Star Trek Discovery Season 3: All The Easter Eggs, Callbacks, And References So Far

While Star Trek found a new lease of life on the big screen in 2009, it had been more than a decade since the last TV show in the long-running sci-fi franchise when Star Trek: Discovery premiered in September 2017. The show’s producers faced the difficult task of making a show that appealed to modern audiences and new fans, as well as satisfying die-hard, long-term Trek devotees.

Star Trek: Discovery Season 2 followed in 2018, and embraced a darker, more emotionally complex approach to the series. But while the first two seasons of Discovery took the story and characters in some surprising directions, the show has remained very aware of its past. Every episode contained multiple references and callbacks to something from the grand 55-year history of Star Trek, which you can check out in our Season 1 and Season 2 Easter Egg galleries. Sometimes these are sly jokes that only the most dedicated fan would spot, and sometimes they are crucial plot-points and familiar characters.

Season 3 of Discovery is now here. This season is set 900 years after the events of Season 2, so we’re perhaps less likely to see familiar characters such as Pike and Spock, both of whom were main protagonists in the previous season. But the show is already delivering plenty of Easter Eggs, callbacks, in-jokes and references, so let’s take a look at them so far…

1. The Gorn (Episode 1)

Book tells Burnham “the Gorn destroyed two light-years worth of subspace.” The Gorn are a humanoid reptilian species that first appeared in The Original Series episode “Arena.” There’s also a reference to them in Season 2 when Section 31 boss Leland jokingly talks about “alligators” on the Gorn planet Cestus III.

2. Andorians and the Orions (Episode 1)

Burnham is surprised to learn that Andorians and the Orions are working together. Blue skinned Andorians first appeared in the Original Series episode “Journey to Babel,” and were used as recurring characters on Star Trek: Enterprise. Orions are green-skinned and first featured in the original Star Trek pilot “The Cage.” Most recently, the animated show Star Trek: Lower Decks features an Orion character named Ensign D’Vana Tendi.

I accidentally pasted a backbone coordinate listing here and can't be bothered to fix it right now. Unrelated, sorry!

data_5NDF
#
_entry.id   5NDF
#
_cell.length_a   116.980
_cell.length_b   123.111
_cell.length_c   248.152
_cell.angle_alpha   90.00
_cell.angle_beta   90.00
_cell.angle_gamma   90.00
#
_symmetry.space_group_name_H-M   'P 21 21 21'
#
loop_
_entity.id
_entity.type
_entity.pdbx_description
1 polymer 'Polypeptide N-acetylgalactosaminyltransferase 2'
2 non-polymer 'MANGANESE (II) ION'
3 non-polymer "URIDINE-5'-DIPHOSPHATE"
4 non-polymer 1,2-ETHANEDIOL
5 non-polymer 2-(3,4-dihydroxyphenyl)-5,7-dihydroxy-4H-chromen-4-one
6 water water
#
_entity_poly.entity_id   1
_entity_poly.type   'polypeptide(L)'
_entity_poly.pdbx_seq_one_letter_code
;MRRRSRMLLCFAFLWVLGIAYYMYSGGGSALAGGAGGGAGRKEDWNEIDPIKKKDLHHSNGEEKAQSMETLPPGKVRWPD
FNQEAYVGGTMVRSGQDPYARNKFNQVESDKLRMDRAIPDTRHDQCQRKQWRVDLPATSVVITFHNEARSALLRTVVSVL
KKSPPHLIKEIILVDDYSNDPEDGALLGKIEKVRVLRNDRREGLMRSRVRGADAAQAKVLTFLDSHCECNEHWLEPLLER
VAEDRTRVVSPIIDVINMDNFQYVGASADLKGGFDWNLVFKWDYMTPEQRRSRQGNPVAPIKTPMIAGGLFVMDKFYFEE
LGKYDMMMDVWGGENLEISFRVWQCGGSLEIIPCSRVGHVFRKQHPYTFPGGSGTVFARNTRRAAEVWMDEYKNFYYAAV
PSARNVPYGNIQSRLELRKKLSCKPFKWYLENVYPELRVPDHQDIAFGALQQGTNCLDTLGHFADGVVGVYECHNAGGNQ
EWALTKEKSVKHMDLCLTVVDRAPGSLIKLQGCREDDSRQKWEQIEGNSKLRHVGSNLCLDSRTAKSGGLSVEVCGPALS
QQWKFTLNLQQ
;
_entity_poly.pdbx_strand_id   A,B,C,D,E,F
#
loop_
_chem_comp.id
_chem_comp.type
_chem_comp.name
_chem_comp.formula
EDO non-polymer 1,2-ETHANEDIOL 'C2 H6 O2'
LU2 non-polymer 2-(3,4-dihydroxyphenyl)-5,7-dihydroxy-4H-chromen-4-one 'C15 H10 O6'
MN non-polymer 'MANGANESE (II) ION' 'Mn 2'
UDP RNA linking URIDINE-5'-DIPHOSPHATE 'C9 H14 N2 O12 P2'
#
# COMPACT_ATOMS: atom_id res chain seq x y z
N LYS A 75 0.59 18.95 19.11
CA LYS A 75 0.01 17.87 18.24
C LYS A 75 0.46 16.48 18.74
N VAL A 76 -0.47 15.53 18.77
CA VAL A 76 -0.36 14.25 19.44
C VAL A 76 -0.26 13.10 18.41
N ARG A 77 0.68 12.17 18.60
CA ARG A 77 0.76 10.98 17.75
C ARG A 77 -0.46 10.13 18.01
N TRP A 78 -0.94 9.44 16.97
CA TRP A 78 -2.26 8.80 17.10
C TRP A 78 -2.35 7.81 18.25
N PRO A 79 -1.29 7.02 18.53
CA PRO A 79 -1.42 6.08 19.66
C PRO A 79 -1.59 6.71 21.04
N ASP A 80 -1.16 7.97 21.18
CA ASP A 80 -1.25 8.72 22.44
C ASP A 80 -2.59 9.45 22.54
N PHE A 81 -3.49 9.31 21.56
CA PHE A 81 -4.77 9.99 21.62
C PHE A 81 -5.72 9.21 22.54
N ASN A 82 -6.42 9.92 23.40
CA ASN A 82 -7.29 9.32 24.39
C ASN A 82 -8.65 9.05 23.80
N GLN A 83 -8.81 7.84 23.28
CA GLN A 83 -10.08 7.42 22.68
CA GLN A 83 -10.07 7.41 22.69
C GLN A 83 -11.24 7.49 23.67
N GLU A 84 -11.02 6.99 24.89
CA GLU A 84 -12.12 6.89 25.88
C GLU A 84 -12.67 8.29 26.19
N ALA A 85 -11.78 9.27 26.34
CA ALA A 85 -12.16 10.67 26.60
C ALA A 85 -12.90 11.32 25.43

3. Subspace Amplifier (Episode 1)

Burnham notices that Book’s ship has a Subspace Amplifier. These devices are used for subspace communication, and were previously used in various episodes of Enterprise to allow the ship to communicate with the Earth and Starfleet Command.

4. Dylithian Recrystalizer (Episode 1)

Book asks Burnham to “whip up a new dylithian recrystalizer.” This technology was invented by Queen Po back in Season 2, when she helped the Discovery recharge the time crystal. 900 years in the future, it is clearly used widely.

5. Benamite and the Quantum Slipstream (Episode 1)

Book also mentions needing “Benamite” to “fly Quantum Slipstream.” Benamite is the extremely rare crystal that the USS Voyager used to construct a quantum slipstream drive in the Voyager episode “Timeless.”

6. Tachyon Solar Sails (Episode 1)

Another of Book’s tech references is to tachyon solar sails, which are “slow as s***.” In the Deep Space 9 episode “Explorers,” tachyons are used to power an ancient solar sailing ship to warp speed.

7. The Temporal Cold War (Episode 1)

Book tells Burnham that all time travel technology was destroyed after the Temporal Wars. This was a conflict fought across different points in time, involving a variety of factions who wanted to manipulate history. These factions included a mysterious benefactor of the Suliban Cabal, the Na’kuhl, the Sphere-Builders, and the Federation. The Temporal Cold War featured as a main plot point in several episodes of Enterprise, in which Captain Jonathan Archer helps to end the conflict.